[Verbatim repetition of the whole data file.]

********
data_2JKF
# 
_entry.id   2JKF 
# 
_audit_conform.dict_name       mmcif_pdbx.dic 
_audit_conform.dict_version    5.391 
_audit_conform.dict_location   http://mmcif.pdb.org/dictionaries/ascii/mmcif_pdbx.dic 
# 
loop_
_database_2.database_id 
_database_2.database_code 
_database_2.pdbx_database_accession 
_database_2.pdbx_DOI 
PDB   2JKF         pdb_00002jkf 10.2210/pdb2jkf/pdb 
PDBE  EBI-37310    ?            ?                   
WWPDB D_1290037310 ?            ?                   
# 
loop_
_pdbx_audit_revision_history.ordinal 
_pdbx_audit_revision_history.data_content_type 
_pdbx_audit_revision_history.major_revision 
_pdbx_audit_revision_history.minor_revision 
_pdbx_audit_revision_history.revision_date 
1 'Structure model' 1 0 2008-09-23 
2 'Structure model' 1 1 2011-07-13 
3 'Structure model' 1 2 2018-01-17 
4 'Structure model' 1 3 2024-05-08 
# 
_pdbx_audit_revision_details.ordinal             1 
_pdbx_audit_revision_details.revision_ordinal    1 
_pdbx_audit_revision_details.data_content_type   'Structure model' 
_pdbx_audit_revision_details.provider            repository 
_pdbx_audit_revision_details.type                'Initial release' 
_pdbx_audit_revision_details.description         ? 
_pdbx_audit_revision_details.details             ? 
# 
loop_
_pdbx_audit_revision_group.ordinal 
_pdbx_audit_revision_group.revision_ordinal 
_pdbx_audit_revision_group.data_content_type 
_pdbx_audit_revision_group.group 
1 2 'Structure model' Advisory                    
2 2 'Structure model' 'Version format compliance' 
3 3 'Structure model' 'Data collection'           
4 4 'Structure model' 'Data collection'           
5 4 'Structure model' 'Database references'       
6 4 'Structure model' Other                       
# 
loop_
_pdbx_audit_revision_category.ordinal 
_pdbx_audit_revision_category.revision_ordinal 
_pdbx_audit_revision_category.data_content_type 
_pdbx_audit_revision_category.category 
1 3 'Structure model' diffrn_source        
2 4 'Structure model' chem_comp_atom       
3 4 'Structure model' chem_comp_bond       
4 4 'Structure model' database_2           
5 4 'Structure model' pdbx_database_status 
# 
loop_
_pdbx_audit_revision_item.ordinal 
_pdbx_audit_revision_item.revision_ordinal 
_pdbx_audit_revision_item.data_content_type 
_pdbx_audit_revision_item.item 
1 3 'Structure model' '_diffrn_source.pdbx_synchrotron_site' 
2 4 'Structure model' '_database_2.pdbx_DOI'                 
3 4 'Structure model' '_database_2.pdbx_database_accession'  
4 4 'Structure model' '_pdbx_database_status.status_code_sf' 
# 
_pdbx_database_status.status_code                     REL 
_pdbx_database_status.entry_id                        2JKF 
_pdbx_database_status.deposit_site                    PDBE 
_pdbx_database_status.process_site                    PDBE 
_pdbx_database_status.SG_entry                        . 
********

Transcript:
data_2JKF
# 
_entry.id   2JKF 
# 
_audit_conform.dict_name       mmcif_pdbx.dic 
_audit_conform.dict_version    5.391 
_audit_conform.dict_location   http://mmcif.pdb.org/dictionaries/ascii/mmcif_pdbx.dic 
# 
loop_
_database_2.database_id 
_database_2.database_code 
_database_2.pdbx_database_accession 
_database_2.pdbx_DOI 
PDB   2JKF         pdb_00002jkf 10.2210/pdb2jkf/pdb 
PDBE  EBI-37310    ?            ?                   
WWPDB D_1290037310 ?            ?                   
# 
loop_
_pdbx_audit_revision_history.ordinal 
_pdbx_audit_revision_history.data_content_type 
_pdbx_audit_revision_history.major_revision 
_pdbx_audit_revision_history.minor_revision 
_pdbx_audit_revision_history.revision_date 
1 'Structure model' 1 0 2008-09-23 
2 'Structure model' 1 1 2011-07-13 
3 'Structure model' 1 2 2018-01-17 
4 'Structure model' 1 3 2024-05-08 
# 
_pdbx_audit_revision_details.ordinal             1 
_pdbx_audit_revision_details.revision_ordinal    1 
_pdbx_audit_revision_details.data_content_type   'Structure model' 
_pdbx_audit_revision_details.provider            repository 
_pdbx_audit_revision_details.type                'Initial release' 
_pdbx_audit_revision_details.description         ? 
_pdbx_audit_revision_details.details             ? 
# 
loop_
_pdbx_audit_revision_group.ordinal 
_pdbx_audit_revision_group.revision_ordinal 
_pdbx_audit_revision_group.data_content_type 
_pdbx_audit_revision_group.group 
1 2 'Structure model' Advisory                    
2 2 'Structure model' 'Version format compliance' 
3 3 'Structure model' 'Data collection'           
4 4 'Structure model' 'Data collection'           
5 4 'Structure model' 'Database references'       
6 4 'Structure model' Other                       
# 
loop_
_pdbx_audit_revision_category.ordinal 
_pdbx_audit_revision_category.revision_ordinal 
_pdbx_audit_revision_category.data_content_type 
_pdbx_audit_revision_category.category 
1 3 'Structure model' diffrn_source        
2 4 'Structure model' chem_comp_atom       
3 4 'Structure model' chem_comp_bond       
4 4 'Structure model' database_2           
5 4 'Structure model' pdbx_database_status 
# 
loop_
_pdbx_audit_revision_item.ordinal 
_pdbx_audit_revision_item.revision_ordinal 
_pdbx_audit_revision_item.data_content_type 
_pdbx_audit_revision_item.item 
1 3 'Structure model' '_diffrn_source.pdbx_synchrotron_site' 
2 4 'Structure model' '_database_2.pdbx_DOI'                 
3 4 'Structure model' '_database_2.pdbx_database_accession'  
4 4 'Structure model' '_pdbx_database_status.status_code_sf' 
# 
_pdbx_database_status.status_code                     REL 
_pdbx_database_status.entry_id                        2JKF 
_pdbx_database_status.deposit_site                    PDBE 
_pdbx_database_status.process_site                    PDBE 
_pdbx_database_status.SG_entry                        . 